If there were a handful of songs that I could choose people to appreciate more, Leah would be among the bunch. I’ve often overlooked it myself, but I’ve always known it’s there, and whenever I come back to it, I’m always pleasantly surprised at how well it stands up.

Leah has such a warming and gentle feel to it. The vocal is tender, the acoustic guitar is the perfect foil.

Leah’s lyrics detail the story of a man who wants to find a world with love, with Leah. He’s been waiting, and he’s been ready for this, and he’s finally ready to pounce.

The essential lyric though, as said by the man himself is the below

I walk this road, with a hammer and a fiery lantern
With this hand I've built, and with this I've burned

As described in the beginning of the video “We carry with us the seeds of our destruction. A part of the human package are one of the seeds that bring life and good things into the world. But it is a very big tug of war all the time. It’s very hard to come down on uh…. We have a hand that builds and a hand that burns. This song is about a man who just figures out how to come down on the side hopefully, the hand that builds.”

56) Real World (Human Touch)

The rendition from the Christic Shows of Real World is, in my opinion, his best vocal performance. This is also the version that should have been on the album.

The lyrics are strong, and you can still see some pain from the Tunnel of Love era there, but the cracks appear to be healing and the pain lessening.

The love is there, with this woman, and our protagonist – most likely Bruce – has successfully navigated through the troubles that walked beside him a few years prior.

“It's just me and you and the love we're bringing
Into the real world”

55) Thundercrack (Tracks)

Another brilliant outtake, this one from the Greetings era.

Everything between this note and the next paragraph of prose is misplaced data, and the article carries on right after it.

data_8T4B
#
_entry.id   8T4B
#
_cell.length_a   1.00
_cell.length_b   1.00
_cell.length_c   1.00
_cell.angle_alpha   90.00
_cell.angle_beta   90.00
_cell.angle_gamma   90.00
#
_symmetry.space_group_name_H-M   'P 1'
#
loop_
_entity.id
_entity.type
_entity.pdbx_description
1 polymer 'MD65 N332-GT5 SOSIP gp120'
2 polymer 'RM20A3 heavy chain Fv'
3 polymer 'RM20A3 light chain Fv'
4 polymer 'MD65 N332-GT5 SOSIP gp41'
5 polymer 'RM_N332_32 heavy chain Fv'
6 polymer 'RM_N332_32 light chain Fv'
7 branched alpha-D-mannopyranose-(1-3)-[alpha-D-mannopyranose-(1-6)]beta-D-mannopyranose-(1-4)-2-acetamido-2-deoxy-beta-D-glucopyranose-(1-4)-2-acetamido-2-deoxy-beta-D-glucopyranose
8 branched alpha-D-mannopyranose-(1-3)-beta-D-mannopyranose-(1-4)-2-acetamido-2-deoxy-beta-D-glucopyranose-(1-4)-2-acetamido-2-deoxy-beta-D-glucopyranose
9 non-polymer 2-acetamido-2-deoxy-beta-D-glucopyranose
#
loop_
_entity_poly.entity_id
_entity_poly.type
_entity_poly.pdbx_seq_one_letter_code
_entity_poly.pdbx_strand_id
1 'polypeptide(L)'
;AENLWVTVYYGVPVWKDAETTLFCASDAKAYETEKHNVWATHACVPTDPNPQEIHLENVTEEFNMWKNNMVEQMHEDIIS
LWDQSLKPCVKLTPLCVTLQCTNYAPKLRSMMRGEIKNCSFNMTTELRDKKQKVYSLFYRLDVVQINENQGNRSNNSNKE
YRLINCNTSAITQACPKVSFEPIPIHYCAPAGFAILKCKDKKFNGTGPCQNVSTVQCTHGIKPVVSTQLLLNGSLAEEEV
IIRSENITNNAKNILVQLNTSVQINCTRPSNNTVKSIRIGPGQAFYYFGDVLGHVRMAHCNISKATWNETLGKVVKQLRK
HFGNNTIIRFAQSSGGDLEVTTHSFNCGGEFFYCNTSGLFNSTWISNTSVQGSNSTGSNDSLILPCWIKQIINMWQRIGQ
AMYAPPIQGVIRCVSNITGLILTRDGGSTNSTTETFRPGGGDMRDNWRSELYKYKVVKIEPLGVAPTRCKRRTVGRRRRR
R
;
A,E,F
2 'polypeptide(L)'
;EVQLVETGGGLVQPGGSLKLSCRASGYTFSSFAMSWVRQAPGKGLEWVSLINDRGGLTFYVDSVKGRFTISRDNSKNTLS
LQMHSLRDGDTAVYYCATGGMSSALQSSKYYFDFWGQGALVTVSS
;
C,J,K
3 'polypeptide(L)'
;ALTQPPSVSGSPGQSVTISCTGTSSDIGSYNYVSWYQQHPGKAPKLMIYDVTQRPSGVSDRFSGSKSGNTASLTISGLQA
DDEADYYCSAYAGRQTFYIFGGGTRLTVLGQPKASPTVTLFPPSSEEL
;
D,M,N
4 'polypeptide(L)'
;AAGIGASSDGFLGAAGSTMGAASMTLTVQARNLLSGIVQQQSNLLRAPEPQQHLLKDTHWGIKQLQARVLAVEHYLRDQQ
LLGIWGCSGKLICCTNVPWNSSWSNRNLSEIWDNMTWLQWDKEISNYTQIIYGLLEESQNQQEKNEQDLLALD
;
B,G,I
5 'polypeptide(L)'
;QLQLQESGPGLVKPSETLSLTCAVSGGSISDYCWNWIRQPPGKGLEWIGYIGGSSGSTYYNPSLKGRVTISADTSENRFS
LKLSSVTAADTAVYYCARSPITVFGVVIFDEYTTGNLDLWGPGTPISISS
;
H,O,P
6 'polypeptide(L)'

Thundercrack is a song that bleeds fun and joy from its opening bars. It’s a perfect song for summertime and one that is even better when it’s played loud.

Lots of instrumental breaks, and the two guitars with the violin to break the song up is great fun (especially when it’s backed by multiple horns!)

54) Wrecking Ball (Wrecking Ball)

Wrecking Ball is exactly as the object in its title is in real life – powerful and unforgiving.

All the cogs in the E-Street Band work together perfectly to form the track from the album of the same name from 2012.

Wrecking Ball is triumphant in its quest for feelings of liberation, resilience and hope.

The song might have been written about a football stadium, but the meaning of the below lines can be seamless drawn with comparisons of real life;

And your game has been decided, and you're burning the clock down
And all our little victories and glories, have turned into parking lots
When your best hopes and desires, are scattered through the wind

53) The E-Street Shuffle (The Wild, The Innocent And The E-Street Shuffle)

The E-Street Shuffle is an explosion of chaotic fun right from the very beginning. There’s an eruption of brass, and before you know it, it’s all happening. Come the chorus, there is a hell of a lot going on, and it is definitely not to the song’s detriment.

The E-Street Shuffle also holds host to hands down, one of the greatest character names in the Springsteen songbook; Power Thirteen. Blink and you’ll miss it.

And one of the great catch cries was also spurned here – “everybody form a line!”

The live arrangement is something else, especially with all the horns, the duel between Everett and Max the real highlight, before everything completely dropping off for a bar or two, and then an eruption of noise comes crashing down and you’re swept up in the ecstasy of it all over again.

The below is well worth the watch. I won’t say why, but just wait, and you’ll see.